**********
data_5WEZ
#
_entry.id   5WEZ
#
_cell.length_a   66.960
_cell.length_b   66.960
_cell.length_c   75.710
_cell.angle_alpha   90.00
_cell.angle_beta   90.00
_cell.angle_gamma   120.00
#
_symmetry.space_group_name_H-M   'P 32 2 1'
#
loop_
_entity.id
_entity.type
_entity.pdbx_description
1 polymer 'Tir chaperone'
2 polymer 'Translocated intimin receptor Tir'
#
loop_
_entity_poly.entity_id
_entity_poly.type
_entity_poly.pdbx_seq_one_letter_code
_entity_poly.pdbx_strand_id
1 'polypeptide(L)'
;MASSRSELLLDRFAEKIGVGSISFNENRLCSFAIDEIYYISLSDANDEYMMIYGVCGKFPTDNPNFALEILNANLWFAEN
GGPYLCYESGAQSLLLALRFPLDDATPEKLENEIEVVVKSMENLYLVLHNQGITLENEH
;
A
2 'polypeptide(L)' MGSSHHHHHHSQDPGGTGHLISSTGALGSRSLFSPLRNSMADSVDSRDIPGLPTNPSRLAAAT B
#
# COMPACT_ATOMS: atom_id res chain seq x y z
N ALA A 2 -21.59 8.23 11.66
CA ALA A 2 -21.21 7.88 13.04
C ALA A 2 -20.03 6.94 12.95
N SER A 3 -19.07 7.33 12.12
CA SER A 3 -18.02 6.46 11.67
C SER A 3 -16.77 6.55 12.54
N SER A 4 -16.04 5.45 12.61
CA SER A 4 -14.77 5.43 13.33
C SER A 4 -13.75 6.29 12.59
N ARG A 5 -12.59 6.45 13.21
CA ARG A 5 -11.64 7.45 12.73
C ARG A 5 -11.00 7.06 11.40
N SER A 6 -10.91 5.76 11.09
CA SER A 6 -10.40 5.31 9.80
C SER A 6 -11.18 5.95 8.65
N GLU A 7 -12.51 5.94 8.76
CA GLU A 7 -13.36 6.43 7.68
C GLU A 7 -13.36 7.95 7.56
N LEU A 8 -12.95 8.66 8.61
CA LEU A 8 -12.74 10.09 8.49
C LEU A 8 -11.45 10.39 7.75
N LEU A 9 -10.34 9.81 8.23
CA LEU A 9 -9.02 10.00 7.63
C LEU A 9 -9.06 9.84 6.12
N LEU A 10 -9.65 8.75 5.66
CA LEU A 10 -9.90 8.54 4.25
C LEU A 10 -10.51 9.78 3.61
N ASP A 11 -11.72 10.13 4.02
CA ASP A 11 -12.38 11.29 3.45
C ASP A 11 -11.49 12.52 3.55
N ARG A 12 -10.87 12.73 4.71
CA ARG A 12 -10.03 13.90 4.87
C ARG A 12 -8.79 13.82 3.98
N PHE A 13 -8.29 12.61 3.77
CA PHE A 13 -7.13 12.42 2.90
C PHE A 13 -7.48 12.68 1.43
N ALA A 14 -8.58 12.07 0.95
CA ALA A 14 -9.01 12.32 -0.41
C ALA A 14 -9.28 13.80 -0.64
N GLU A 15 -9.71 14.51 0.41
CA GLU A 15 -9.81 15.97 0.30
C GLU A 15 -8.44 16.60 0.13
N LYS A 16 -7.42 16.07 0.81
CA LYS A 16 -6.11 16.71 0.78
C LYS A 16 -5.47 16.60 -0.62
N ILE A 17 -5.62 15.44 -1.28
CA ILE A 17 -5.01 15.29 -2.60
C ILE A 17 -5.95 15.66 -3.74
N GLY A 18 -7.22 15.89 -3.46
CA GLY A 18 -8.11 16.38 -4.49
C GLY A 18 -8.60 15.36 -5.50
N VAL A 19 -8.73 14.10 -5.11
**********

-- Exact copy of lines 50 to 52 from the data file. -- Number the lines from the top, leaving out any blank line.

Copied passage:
CA GLU A 7 -13.36 6.43 7.68
C GLU A 7 -13.36 7.95 7.56
N LEU A 8 -12.95 8.66 8.61